A decade ago, you could spin up a website and launch a DTC product, and the mere fact you were “DTC” made you competitive.
The space was still getting started.
A lot of brands found success simply because they grew up in the heyday of DTC, or were quick to follow on. That’s not to say you can’t quickly launch a direct-to-consumer product today and not find success, but it’s significantly harder. More tools (like Shopify, Squarespace, and Stripe) mean lower barriers to entry, which means more competitors. As a result, differentiation quickly transitioned from being about whose product was first to market, to becoming a game of who could spend the most on paid advertising.
Most DTC companies today do not go through long, expensive development processes, working to create the best possible product they can for the customer.
Instead, they aim to put a quick spin on an old or outdated product category and extract as much value in the short term as possible—ultimately leaving them very vulnerable to competition (and quickly being replaced by the next quick-spin product, and so on).
Casper is a classic example. They are a DTC company that saw a huge burst of success selling mattresses made out of a type of foam you could compress and ship in a box the size of a rolled-up rug—until IPO time came and barely made it across the finish line. Why? Because Casper is still losing money like crazy. Amazon has ripped them off. And they don’t have anything proprietary about their product. They have quickly become commoditized, which is the same fate most DTC brands are facing today.
So, how do you avoid commoditization? How do you build DTC products the right way?
1. Think 10 moves ahead, and set yourself up for scalability from the beginning.
I have been building a DTC water filtration company for the past few years—called Hydros.
Even at the foundational level, we have to think about how far we imagined this company going. We wanted to build filtration products, but maybe one day we might want to expand into something more. In our case, we named the company and built the entire mission around clean, accessible water—giving us the flexibility to expand into other areas, if and when the opportunity presents itself.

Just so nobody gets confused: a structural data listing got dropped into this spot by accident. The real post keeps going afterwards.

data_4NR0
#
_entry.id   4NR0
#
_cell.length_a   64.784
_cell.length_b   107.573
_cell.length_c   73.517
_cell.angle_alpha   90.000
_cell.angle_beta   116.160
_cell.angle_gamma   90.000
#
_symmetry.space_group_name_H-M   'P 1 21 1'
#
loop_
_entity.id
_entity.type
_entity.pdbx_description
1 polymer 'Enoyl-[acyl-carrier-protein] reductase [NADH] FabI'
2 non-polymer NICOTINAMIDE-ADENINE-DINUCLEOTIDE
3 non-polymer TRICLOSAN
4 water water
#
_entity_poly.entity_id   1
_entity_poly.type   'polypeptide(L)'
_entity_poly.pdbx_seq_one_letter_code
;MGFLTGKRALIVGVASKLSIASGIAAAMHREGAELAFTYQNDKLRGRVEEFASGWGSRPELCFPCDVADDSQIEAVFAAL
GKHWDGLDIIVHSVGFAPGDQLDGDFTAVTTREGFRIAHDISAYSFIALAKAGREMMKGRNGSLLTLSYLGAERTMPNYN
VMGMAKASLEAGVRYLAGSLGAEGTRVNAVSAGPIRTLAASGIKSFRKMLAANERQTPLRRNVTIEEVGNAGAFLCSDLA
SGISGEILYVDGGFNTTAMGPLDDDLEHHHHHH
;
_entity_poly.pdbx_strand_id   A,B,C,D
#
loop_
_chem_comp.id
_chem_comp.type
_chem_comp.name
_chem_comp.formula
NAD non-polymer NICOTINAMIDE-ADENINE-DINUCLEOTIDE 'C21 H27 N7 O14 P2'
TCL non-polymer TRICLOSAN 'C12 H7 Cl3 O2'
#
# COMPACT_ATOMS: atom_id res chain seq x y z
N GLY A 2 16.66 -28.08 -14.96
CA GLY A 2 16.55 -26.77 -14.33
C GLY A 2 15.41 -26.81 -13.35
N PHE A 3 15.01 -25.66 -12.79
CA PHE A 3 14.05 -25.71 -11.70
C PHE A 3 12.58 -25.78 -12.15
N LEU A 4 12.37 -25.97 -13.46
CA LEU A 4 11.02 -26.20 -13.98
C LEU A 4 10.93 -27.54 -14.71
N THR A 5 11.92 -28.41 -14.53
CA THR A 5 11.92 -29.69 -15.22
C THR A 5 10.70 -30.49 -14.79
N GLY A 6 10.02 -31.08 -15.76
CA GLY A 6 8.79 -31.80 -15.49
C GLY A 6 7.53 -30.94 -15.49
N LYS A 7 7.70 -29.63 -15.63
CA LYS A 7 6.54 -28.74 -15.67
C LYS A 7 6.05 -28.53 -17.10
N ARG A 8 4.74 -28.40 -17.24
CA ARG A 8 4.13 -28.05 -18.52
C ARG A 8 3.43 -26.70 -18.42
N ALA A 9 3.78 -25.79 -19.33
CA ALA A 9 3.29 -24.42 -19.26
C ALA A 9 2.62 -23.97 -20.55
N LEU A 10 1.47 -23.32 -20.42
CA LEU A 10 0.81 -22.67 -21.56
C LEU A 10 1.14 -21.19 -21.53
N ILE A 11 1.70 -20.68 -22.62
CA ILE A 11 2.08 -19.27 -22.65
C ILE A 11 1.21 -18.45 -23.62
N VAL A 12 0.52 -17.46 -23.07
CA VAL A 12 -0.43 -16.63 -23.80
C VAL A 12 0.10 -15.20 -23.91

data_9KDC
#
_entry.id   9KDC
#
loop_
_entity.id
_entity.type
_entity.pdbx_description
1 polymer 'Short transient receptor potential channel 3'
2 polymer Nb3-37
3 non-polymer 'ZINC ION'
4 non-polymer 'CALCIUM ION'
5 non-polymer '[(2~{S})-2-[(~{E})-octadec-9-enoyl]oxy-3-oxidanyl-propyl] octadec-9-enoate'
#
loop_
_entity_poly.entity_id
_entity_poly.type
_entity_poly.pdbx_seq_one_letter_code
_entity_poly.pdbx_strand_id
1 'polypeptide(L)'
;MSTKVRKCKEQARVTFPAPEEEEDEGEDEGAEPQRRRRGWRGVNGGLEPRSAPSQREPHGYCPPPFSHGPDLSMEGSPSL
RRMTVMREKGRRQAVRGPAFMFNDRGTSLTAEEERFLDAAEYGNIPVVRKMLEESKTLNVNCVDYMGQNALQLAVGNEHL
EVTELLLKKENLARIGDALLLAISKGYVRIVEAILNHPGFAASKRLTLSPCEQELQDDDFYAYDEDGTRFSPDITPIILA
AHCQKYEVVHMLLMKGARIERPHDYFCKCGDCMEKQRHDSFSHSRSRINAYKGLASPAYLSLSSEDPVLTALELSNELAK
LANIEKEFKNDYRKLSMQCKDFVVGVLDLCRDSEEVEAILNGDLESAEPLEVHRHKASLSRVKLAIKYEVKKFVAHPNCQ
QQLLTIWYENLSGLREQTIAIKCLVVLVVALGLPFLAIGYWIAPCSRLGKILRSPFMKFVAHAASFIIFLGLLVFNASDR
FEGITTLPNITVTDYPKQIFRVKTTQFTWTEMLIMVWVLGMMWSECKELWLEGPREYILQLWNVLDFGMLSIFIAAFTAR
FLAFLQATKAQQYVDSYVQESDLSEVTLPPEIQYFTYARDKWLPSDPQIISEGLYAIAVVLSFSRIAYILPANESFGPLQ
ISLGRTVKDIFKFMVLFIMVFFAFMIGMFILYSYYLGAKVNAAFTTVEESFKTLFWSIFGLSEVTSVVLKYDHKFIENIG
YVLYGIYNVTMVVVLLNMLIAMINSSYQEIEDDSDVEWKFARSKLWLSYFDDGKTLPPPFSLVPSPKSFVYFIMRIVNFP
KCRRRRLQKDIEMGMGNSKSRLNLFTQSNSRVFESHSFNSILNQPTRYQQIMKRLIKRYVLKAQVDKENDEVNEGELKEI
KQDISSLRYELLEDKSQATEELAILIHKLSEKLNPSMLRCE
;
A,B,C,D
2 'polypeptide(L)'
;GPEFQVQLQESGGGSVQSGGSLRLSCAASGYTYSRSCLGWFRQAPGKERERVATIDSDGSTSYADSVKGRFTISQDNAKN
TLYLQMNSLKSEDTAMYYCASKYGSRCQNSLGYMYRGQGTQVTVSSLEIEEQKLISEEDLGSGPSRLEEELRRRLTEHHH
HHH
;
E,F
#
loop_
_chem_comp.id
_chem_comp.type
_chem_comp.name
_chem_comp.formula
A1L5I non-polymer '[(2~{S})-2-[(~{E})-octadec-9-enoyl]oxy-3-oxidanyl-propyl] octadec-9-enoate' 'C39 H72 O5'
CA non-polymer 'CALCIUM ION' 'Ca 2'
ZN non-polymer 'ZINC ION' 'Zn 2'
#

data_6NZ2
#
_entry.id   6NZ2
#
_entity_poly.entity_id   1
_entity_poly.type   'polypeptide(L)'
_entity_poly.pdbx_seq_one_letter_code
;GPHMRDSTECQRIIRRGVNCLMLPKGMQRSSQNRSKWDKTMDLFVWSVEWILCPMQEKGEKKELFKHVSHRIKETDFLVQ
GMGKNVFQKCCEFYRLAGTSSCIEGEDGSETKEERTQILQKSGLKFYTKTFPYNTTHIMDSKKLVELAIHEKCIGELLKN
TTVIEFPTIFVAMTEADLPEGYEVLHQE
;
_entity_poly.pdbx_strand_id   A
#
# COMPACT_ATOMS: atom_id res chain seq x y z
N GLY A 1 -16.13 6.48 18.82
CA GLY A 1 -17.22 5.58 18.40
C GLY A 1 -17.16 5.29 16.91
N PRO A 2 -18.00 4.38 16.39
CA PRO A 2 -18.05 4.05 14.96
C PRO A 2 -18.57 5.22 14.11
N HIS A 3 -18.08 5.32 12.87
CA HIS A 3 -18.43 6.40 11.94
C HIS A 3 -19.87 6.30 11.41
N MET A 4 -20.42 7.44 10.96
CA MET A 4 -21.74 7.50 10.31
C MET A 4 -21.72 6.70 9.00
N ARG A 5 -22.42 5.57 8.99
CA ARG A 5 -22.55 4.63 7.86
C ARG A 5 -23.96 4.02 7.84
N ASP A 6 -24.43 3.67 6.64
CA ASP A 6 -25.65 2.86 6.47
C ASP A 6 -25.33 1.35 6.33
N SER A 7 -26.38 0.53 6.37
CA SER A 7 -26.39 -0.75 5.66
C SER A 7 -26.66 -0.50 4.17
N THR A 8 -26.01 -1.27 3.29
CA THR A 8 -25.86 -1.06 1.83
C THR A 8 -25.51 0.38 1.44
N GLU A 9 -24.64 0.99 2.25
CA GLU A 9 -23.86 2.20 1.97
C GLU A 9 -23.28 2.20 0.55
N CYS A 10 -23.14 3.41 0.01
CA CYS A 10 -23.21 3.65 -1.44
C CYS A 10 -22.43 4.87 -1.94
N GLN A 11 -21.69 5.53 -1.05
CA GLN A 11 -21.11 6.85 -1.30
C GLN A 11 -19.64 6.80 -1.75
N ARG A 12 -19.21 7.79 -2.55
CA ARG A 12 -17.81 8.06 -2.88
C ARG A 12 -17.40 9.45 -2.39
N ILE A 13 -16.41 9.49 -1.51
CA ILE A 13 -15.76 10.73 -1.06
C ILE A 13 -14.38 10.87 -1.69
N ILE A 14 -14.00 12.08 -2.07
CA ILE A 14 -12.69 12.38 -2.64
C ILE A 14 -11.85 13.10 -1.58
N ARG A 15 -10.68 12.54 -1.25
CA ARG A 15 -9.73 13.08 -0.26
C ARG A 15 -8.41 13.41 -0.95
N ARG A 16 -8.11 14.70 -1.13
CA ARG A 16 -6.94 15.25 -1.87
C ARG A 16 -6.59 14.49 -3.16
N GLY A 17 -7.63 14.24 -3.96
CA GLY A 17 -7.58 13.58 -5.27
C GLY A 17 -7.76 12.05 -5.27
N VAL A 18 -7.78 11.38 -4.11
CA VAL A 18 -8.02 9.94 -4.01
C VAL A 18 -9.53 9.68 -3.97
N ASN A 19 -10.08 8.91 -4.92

Many DTC companies do not think this way. They come up with a quick product idea, and then they name the company the name of the product. And that’s it. That’s as far as they’ll go—and if and when they decide to scale further, now they’re presented with a problem. The customer only knows them for their one product and isn’t interested in going with them on that journey.
2. Extend your time horizon and choose investors accordingly.
If you want to build a sophisticated consumer product, you have to think long-term.
In addition, you have to have aligned shareholders who understand the pitfalls of the time horizons necessary to build a truly outstanding business. Because you might get a much quicker start just picking something off the shelf and running with it, but that sort of decision-making is going to constrain you in the long run as the space gets commoditized.
Of course, you don’t want to fall into the same trap Casper did. Somewhere between bringing a plastic product to market in just a few weeks and a startup burning through venture capital for years on end is where you want to be.
3. Pay attention to how your customers are engaging with your product—and build on it.
One of the first things we noticed when building our company was how many businesses wanted to “gift” our glass pitchers.
You would never gift a Brita. But you might gift a Hydros glass carafe.
The reason is because Brita is considered a low-grade product. You’d be embarrassed to give somebody a Brita for their birthday or Christmas. But a glass, elegant, modern-looking pitcher is a completely different product. Which means customers are going to interact with it in different ways—including giving it as a gift.
The second thing we noticed was how many big companies are under pressure these days to be more sustainable. They will spend $200,000 on “sustainable water pitchers” in a heartbeat if it means reducing their plastic bottle consumption around the office. Seeing this revealed to us another interesting growth path, and one none of our competitors could take advantage of (since they are all plastic, lower-end of the market products).
The last thing I’ll say here is: don’t think for a second that having access to more capital means you will win.
A lot of venture firms love to say, “Let’s finance this thing, spend more money than all your competitors, and take over the market.” That sounds great in theory, but money and advertising spend usually isn’t your best moat. In addition, you may grow quickly, but you can fall apart just as fast.
It’s not about just bringing a product to market. Success in DTC is about building a product that is very difficult to rip off, highly differentiated, and deeply embedded in the life of the customer. Because the harder it is for them to switch, the more likely they are to remain loyal to you for a very long time.